The notice scheduling the hearing on attorney fees is contained in the Judgment Roll and reflects service on the Office of the Attorney General and the Special Compensation Fund on June 8, 1999. Even assuming the Attorney General=s office did not receive notice of the hearing, we find no basis to reverse or vacate the compensation judge=s order. There is no indication the Fund or its counsel requested a continuance or raised any objection to the notice at the telephone hearing. The Fund participated in the hearing and stipulated to certain facts. The Fund offers no argument that it was prejudiced by any misunderstanding regarding the nature of the hearing. Absent any prejudice, we find no reason to remand the case for another hearing.
The Fund next argues its procedural due process rights were violated because it did not have the opportunity to call witnesses and submit evidence and because the hearing was not tape-recorded as required by Minn. R. 1415.2900, subp. 9.A. and B. Accordingly, the Fund contends due process requires a remand to OAH for a formal hearing, on the record. We disagree.
The official record of a hearing includes the pleadings, the evidence received by the compensation judge and the tapes used to record the hearing, if any. Minn. R. 1415.2900, subp. 7. Any evidence that a party wants the compensation judge to consider must be offered and made a part of the record. Minn. R. 1415.2900, subp. 6.B. After the first witness is sworn, all of the proceedings must be on the record. Minn. R. 1415.2900, subp. 9.A. In this case, neither party apparently sought to introduce any evidence or to call any witnesses to testify. The compensation judge made five findings of fact which the Fund appealed. The Fund does not, however, contend any of the factual findings are incorrect or clearly erroneous. Rather, the Fund makes a legal argument that, based on the stipulated and admitted facts, it does not owe attorney fees. This case, therefore, involves the application of Minn. Stat. ' 176.081, subd. 1a, to essentially undisputed facts. The Workers= Compensation Court of Appeals can review that issue without a transcript. Accordingly, the failure of the compensation judge to record the hearing does not require vacation of the compensation judge=s findings and order and a remand for another hearing.
The compensation judge found medical benefits were not paid in a timely manner and awarded Roraff attorney fees on the basis that the Fund=s answer was not timely filed. Minn. Stat. ' 176.321, subd. 1, requires the adverse party to serve and file an answer to the claim petition within 20 days after service. The employee=s claim petition was served on the Fund on October 13, 1998, and the Fund did not file its answer until December 3, 1998. The Fund contends that untimely filing of an answer is not dispositive of the question of whether the Fund timely paid the medical benefits. While there is some merit to this argument, the undisputed facts support the compensation judge=s finding that medical benefits were not paid in a timely manner.
Minn. Stat. ' 176.221, subd. 7, provides in part Acharges for treatment under section 176.135 are due 30 calendar days after receiving the bill and necessary medical data.@ Minn. Stat. ' 176.135, subd. 6, states in part, Ano later than 30 calendar days after receiving the bill, the employer or insurer shall pay the charge or any portion of the charge which is not denied, or deny all or part of the charge with written notification to the employee and the provider explaining the basis for denial.@ Attached to the employee=s claim petition on the Judgment Roll are medical records describing treatment provided to the employee for his personal injury and bills from the Mayo Medical Center. Arguably, the Fund was in possession of the bills and necessary medical data required by Minn. Stat. ' 176.221, subd. 7, on October 13, 1998. On October 22, 1998, Mr. Patterson forwarded to Mr. Cooper copies of the employee=s medical records and bills. The Fund=s date stamp on the letter reflects it was received by the Fund on October 26, 1998. Under Minn. Stat. '' 176.221, subd. 7, and 176.135, subd. 6, the Fund had 30 calendar days, until November 25, 1998, within which to pay the employee=s medical expenses. The bills in question were not paid until December 7, 1998. There is no dispute the Fund failed to pay the medical expenses within 30 days after receipt of the bills and supporting data. The compensation judge=s finding that the medical benefits were not paid in a timely manner is supported by the evidence, and is affirmed.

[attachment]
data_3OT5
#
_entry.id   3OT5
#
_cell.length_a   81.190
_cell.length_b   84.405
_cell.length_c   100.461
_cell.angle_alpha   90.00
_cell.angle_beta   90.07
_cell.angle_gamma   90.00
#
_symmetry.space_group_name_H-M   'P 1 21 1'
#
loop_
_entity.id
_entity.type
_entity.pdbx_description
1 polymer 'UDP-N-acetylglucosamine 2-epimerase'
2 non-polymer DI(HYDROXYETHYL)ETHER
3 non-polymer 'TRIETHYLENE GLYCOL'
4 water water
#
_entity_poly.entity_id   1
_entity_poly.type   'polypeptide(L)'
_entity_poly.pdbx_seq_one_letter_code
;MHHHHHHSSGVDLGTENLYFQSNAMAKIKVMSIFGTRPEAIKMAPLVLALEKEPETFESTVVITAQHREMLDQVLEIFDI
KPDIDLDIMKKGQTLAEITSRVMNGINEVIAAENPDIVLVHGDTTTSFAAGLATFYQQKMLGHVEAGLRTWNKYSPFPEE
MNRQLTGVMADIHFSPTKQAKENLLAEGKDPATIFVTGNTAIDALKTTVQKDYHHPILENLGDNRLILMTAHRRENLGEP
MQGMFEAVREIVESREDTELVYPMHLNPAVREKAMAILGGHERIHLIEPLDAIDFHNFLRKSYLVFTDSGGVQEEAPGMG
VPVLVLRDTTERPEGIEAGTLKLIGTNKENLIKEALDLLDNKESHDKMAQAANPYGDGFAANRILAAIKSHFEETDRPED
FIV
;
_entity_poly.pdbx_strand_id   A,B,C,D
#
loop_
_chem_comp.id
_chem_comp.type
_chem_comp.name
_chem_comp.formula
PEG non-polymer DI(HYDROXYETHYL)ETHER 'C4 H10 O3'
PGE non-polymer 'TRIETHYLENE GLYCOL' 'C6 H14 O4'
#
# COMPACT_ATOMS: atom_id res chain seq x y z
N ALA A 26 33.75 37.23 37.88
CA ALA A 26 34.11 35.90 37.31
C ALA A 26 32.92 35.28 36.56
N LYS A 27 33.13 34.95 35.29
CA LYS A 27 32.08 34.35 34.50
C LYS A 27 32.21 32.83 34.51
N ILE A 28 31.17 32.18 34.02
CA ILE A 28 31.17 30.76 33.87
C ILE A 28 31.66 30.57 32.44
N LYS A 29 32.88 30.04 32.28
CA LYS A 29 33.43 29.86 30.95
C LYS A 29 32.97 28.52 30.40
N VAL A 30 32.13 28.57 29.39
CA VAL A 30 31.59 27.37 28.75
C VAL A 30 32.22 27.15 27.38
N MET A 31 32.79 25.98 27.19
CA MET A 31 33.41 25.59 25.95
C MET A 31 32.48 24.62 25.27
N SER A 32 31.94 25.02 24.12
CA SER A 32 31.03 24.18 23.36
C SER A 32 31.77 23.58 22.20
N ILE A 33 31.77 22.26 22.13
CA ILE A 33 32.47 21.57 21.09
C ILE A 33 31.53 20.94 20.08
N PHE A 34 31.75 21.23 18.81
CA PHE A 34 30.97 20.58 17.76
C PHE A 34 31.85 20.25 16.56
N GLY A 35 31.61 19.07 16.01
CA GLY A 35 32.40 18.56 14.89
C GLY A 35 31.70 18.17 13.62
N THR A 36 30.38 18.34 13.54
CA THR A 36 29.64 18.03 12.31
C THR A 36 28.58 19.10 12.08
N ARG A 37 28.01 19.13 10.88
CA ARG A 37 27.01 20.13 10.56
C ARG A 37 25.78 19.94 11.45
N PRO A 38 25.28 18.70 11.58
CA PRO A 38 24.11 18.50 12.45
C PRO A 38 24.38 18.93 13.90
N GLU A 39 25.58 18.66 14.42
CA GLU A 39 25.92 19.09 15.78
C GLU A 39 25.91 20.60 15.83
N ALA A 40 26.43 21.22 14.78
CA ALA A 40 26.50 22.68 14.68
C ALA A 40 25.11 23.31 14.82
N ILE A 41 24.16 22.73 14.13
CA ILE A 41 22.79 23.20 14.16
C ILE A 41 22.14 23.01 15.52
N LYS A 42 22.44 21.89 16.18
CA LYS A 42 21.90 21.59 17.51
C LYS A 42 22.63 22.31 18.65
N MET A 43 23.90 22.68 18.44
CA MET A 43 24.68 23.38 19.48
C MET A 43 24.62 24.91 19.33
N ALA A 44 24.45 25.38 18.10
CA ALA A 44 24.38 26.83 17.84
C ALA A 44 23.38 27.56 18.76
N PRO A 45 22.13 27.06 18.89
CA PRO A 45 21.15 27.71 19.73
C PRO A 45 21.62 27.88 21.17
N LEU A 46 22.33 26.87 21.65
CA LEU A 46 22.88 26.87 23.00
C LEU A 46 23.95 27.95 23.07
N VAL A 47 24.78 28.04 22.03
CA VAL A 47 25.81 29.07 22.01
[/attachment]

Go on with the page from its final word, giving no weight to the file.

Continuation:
Minn. Stat. ' 176.081, subd. 1(c), provides in part that attorney fees shall not Abe calculated on the basis of any undisputed portion of compensation awards. Allowable fees under this chapter shall be based solely upon genuinely disputed claims or portions of claims . . . .@ The statute further provides the Aexistence of a dispute is dependent upon a disagreement after the employer or insurer has had adequate time and information to take a position on liability.@ The Fund argues the medical benefits in question were not genuinely disputed and contends the compensation judge=s award of attorney fees is contrary to the statute. We disagree. Minn. R. 5220.2920, subp. 5, sets forth Aprinciples applicable to determine whether a benefit was genuinely disputed.@ Subparagraph (7) provides: ABenefits allegedly admitted but not timely paid may be used to compute the fee.@ The medical bills were not paid within the 30-day period provided by Minn. Stat. ' 176.221, subd. 7, and 176.135, subd. 6. Accordingly, the compensation judge properly awarded Roraff-type attorneys fees on the unpaid benefits.
The Fund also contends the employee failed to consult with the department about the medical expenses and the department did not certify that there was a dispute. Accordingly, the Fund argues the compensation judge erroneously awarded attorney fees. We are not persuaded.
Minn. Stat. ' 176.081, subd. 1(c), provides in part:
Except where the employee is represented by an attorney in other litigation pending at the department or at the office of administrative hearings, a fee may not be charged after June 1, 1996, for services with respect to a medical or rehabilitation issue arising under section 176.102, 176.135, or 176.136 performed before the employee has consulted with the department and the department certifies that there is a dispute and that it has tried to resolve the dispute.
The employee claimed wage loss benefits in addition to his claim for medical expenses under ' 176.135. Accordingly, there was Aother litigation@ pending so the department=s certification procedure is not applicable in this case. The Findings and Order of the compensation judge are affirmed.
 The telephone hearing in this case was not recorded. Apparently, no witnesses testified and no exhibits were received in evidence. The factual background is taken from the stipulated facts in the compensation judge=s Findings and Order, the pleadings contained in the Judgment Roll, the briefs of the parties and the Affidavits of Julie K. Swedback and Blaine E. Cooper, being part of Exhibit A to the appellant=s brief.